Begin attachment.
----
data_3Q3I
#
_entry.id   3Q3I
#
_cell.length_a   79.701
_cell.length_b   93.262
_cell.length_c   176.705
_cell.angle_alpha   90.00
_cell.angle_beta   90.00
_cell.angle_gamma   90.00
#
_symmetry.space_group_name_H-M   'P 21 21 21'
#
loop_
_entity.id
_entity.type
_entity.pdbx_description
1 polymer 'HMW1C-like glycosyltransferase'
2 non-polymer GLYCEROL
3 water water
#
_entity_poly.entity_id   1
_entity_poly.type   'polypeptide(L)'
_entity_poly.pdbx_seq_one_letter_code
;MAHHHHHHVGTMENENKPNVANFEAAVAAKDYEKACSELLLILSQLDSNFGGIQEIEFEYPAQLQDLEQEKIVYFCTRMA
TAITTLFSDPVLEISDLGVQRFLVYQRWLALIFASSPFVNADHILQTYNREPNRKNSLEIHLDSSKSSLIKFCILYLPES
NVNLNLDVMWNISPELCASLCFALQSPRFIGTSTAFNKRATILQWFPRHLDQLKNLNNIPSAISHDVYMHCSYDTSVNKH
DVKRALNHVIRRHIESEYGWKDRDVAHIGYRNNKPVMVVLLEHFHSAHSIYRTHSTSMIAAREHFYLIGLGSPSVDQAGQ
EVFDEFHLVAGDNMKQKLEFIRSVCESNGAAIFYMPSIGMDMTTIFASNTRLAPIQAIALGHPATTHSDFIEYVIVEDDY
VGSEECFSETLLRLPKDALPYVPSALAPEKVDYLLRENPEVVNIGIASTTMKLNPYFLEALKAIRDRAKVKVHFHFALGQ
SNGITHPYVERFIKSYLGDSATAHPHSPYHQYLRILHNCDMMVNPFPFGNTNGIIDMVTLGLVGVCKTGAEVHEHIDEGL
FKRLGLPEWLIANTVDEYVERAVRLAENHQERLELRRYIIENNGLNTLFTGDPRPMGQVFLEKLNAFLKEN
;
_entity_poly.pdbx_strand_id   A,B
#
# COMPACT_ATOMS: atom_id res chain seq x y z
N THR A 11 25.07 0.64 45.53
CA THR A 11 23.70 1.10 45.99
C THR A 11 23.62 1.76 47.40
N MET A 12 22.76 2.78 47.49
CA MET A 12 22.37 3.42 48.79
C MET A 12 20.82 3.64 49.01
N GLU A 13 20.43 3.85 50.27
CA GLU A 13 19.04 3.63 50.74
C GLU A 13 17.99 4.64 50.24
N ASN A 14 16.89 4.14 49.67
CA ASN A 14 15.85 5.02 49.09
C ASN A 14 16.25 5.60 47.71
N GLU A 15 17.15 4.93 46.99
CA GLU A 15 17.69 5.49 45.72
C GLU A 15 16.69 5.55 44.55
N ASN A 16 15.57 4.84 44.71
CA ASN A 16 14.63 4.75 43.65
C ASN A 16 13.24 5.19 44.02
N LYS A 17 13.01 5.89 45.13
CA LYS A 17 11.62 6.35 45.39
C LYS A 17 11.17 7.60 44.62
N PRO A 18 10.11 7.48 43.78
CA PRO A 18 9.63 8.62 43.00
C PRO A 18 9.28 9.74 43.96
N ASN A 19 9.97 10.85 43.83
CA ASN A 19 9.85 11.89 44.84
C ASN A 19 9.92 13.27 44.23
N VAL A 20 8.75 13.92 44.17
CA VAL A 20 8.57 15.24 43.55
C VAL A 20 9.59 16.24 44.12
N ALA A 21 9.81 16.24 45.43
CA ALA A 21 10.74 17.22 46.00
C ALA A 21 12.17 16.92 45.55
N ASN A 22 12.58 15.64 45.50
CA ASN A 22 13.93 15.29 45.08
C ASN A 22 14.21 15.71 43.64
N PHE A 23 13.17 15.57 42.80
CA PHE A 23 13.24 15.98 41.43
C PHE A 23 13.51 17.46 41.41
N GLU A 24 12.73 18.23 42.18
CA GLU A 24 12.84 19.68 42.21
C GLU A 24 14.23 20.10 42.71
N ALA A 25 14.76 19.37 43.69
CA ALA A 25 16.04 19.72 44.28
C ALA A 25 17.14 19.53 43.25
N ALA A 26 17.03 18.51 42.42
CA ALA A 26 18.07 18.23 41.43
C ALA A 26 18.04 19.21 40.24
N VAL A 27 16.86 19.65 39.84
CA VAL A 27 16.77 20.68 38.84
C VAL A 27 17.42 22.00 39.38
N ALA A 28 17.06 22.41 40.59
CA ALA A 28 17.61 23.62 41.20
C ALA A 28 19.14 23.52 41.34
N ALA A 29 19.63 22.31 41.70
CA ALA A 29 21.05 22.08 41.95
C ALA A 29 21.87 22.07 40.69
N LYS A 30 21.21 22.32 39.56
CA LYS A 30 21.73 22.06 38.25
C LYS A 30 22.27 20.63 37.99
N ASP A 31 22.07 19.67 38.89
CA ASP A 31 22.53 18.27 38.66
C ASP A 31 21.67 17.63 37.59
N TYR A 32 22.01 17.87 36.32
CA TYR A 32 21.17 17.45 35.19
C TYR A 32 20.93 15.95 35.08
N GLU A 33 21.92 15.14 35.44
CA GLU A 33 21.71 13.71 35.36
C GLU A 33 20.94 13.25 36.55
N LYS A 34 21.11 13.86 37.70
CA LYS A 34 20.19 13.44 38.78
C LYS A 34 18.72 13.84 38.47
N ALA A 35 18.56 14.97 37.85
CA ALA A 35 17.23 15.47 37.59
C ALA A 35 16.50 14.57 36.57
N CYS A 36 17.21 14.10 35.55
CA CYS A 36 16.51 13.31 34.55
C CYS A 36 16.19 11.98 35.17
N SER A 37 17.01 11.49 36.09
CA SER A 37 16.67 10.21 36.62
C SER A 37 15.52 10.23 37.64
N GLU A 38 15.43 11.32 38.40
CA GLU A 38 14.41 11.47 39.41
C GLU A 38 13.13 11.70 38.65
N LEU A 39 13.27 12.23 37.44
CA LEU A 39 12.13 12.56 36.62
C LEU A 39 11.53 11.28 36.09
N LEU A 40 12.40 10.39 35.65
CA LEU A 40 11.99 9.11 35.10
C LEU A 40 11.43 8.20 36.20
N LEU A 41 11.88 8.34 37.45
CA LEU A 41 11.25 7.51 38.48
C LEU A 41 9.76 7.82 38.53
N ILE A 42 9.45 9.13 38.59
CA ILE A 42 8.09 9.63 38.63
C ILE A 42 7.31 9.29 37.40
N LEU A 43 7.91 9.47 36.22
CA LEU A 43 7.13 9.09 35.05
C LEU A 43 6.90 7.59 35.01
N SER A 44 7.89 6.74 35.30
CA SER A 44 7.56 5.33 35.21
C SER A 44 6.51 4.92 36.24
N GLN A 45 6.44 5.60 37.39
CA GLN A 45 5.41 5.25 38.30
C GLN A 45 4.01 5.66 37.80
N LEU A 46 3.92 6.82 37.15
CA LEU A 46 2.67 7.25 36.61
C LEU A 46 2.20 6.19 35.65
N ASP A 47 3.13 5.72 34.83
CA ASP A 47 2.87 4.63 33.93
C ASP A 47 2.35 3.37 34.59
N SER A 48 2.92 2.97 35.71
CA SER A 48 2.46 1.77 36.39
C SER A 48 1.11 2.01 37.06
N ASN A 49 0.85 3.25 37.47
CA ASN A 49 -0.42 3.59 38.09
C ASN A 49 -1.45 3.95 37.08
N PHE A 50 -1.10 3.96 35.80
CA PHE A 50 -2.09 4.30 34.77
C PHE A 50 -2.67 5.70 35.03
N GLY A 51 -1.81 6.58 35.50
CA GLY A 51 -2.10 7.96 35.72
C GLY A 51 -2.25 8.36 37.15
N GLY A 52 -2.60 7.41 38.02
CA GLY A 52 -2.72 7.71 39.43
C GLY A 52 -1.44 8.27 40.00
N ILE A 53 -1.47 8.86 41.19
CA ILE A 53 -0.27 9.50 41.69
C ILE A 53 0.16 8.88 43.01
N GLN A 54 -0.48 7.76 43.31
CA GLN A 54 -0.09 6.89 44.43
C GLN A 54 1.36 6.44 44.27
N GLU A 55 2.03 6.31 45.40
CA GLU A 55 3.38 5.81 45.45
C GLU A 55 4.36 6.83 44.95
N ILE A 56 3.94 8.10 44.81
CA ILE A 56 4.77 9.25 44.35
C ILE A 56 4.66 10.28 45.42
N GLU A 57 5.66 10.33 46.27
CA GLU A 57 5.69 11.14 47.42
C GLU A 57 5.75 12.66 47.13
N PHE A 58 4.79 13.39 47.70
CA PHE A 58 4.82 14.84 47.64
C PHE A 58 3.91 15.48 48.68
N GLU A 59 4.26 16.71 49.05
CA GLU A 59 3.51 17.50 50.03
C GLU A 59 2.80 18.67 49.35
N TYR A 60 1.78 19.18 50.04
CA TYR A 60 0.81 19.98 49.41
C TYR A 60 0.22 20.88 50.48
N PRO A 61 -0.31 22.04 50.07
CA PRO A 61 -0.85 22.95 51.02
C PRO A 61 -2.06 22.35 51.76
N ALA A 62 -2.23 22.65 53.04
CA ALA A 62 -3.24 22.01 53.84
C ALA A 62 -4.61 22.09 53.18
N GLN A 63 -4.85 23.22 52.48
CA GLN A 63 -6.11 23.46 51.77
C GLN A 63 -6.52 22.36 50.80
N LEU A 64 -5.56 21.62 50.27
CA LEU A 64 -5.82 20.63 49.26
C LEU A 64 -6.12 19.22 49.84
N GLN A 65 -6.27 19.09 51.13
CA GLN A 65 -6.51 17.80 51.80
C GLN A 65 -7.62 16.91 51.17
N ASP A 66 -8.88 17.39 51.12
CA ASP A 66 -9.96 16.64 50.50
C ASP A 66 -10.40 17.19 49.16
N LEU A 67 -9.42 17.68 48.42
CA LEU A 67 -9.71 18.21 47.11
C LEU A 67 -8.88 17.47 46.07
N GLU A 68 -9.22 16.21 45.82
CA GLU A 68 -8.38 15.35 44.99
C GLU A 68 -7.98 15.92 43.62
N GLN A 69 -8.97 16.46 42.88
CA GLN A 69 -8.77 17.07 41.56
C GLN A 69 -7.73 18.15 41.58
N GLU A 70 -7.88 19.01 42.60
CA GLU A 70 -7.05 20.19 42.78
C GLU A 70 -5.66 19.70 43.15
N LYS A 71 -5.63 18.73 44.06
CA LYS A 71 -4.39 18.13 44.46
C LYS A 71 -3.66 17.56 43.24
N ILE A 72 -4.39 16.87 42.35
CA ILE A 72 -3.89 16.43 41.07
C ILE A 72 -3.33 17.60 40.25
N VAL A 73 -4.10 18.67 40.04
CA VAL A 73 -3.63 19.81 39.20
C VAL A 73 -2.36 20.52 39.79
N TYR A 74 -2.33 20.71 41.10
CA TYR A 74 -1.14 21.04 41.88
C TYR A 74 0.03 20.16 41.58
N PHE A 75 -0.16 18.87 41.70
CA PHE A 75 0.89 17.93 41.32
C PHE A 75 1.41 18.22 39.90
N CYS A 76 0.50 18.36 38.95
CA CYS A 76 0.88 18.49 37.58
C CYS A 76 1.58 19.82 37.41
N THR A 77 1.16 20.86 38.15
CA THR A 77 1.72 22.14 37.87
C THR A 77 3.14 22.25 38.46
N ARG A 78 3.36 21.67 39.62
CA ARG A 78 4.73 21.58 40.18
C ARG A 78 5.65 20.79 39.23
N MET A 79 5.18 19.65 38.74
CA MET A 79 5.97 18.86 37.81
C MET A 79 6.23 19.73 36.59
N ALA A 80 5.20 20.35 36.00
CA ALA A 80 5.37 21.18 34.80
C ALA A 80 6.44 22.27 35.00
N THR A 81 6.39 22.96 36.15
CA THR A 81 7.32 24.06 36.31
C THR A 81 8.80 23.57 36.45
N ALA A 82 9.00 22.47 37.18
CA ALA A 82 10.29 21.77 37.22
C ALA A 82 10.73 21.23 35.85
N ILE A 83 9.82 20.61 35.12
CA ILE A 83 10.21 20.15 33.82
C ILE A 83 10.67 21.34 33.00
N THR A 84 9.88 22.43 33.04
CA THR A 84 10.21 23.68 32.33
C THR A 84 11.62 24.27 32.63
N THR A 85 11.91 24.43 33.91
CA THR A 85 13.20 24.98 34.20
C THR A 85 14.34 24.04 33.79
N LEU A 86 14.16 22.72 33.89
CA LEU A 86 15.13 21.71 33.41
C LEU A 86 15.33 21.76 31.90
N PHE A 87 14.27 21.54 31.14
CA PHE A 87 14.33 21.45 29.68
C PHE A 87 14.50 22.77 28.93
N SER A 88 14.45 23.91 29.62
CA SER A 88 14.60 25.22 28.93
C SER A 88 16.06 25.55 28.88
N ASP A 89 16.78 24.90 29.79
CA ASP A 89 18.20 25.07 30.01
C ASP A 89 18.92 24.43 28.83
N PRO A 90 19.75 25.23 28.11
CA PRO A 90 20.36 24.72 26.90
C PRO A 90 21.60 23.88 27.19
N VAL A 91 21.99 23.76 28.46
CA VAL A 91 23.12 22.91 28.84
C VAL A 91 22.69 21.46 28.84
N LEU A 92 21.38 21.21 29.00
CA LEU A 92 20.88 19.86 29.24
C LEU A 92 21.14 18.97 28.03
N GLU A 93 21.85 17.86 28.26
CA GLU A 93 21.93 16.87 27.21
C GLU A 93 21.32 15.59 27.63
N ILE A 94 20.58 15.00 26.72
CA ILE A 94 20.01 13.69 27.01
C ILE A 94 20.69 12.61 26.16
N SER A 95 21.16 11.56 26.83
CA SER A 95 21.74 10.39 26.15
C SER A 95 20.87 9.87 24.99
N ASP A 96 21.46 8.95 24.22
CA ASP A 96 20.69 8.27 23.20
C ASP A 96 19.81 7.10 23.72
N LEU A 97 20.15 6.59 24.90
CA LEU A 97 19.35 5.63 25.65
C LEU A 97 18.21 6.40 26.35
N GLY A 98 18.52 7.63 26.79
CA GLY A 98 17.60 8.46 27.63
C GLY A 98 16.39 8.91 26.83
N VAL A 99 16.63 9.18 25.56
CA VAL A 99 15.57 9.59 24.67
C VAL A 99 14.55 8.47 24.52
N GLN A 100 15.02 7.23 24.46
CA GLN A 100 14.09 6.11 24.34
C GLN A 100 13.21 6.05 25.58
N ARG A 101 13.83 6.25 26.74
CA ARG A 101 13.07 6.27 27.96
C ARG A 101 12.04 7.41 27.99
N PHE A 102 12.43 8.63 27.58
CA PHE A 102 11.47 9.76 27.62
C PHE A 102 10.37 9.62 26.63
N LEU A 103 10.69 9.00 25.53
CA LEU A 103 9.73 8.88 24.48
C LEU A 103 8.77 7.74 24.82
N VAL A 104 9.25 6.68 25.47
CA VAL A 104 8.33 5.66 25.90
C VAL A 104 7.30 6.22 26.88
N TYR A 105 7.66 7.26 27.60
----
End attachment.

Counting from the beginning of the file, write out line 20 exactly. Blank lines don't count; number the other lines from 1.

3 water water